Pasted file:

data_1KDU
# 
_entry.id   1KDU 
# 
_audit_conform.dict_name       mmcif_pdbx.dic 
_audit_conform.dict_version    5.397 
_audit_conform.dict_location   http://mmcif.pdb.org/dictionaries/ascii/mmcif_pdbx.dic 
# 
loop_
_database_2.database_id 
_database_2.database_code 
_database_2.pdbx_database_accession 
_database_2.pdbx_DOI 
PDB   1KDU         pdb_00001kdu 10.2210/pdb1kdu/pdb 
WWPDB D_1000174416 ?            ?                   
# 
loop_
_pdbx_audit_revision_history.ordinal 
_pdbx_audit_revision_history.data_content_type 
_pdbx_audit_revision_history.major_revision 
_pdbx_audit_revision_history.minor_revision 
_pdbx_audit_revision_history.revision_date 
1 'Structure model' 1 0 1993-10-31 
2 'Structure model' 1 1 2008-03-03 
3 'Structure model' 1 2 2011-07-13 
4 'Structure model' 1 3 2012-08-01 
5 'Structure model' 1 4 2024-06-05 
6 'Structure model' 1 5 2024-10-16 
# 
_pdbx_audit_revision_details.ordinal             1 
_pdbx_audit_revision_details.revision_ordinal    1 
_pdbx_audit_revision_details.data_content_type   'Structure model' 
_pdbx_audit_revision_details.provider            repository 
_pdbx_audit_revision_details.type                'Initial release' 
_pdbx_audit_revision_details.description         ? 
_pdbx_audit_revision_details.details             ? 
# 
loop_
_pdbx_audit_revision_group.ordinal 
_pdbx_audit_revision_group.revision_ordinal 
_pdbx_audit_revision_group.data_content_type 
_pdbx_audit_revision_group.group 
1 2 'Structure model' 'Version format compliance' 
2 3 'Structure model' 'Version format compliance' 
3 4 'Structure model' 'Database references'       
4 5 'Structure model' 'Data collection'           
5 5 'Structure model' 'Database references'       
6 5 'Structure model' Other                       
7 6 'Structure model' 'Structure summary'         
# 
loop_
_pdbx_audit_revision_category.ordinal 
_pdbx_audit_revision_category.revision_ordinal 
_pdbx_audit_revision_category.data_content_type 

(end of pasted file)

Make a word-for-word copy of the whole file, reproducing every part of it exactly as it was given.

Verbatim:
data_1KDU
# 
_entry.id   1KDU 
# 
_audit_conform.dict_name       mmcif_pdbx.dic 
_audit_conform.dict_version    5.397 
_audit_conform.dict_location   http://mmcif.pdb.org/dictionaries/ascii/mmcif_pdbx.dic 
# 
loop_
_database_2.database_id 
_database_2.database_code 
_database_2.pdbx_database_accession 
_database_2.pdbx_DOI 
PDB   1KDU         pdb_00001kdu 10.2210/pdb1kdu/pdb 
WWPDB D_1000174416 ?            ?                   
# 
loop_
_pdbx_audit_revision_history.ordinal 
_pdbx_audit_revision_history.data_content_type 
_pdbx_audit_revision_history.major_revision 
_pdbx_audit_revision_history.minor_revision 
_pdbx_audit_revision_history.revision_date 
1 'Structure model' 1 0 1993-10-31 
2 'Structure model' 1 1 2008-03-03 
3 'Structure model' 1 2 2011-07-13 
4 'Structure model' 1 3 2012-08-01 
5 'Structure model' 1 4 2024-06-05 
6 'Structure model' 1 5 2024-10-16 
# 
_pdbx_audit_revision_details.ordinal             1 
_pdbx_audit_revision_details.revision_ordinal    1 
_pdbx_audit_revision_details.data_content_type   'Structure model' 
_pdbx_audit_revision_details.provider            repository 
_pdbx_audit_revision_details.type                'Initial release' 
_pdbx_audit_revision_details.description         ? 
_pdbx_audit_revision_details.details             ? 
# 
loop_
_pdbx_audit_revision_group.ordinal 
_pdbx_audit_revision_group.revision_ordinal 
_pdbx_audit_revision_group.data_content_type 
_pdbx_audit_revision_group.group 
1 2 'Structure model' 'Version format compliance' 
2 3 'Structure model' 'Version format compliance' 
3 4 'Structure model' 'Database references'       
4 5 'Structure model' 'Data collection'           
5 5 'Structure model' 'Database references'       
6 5 'Structure model' Other                       
7 6 'Structure model' 'Structure summary'         
# 
loop_
_pdbx_audit_revision_category.ordinal 
_pdbx_audit_revision_category.revision_ordinal 
_pdbx_audit_revision_category.data_content_type 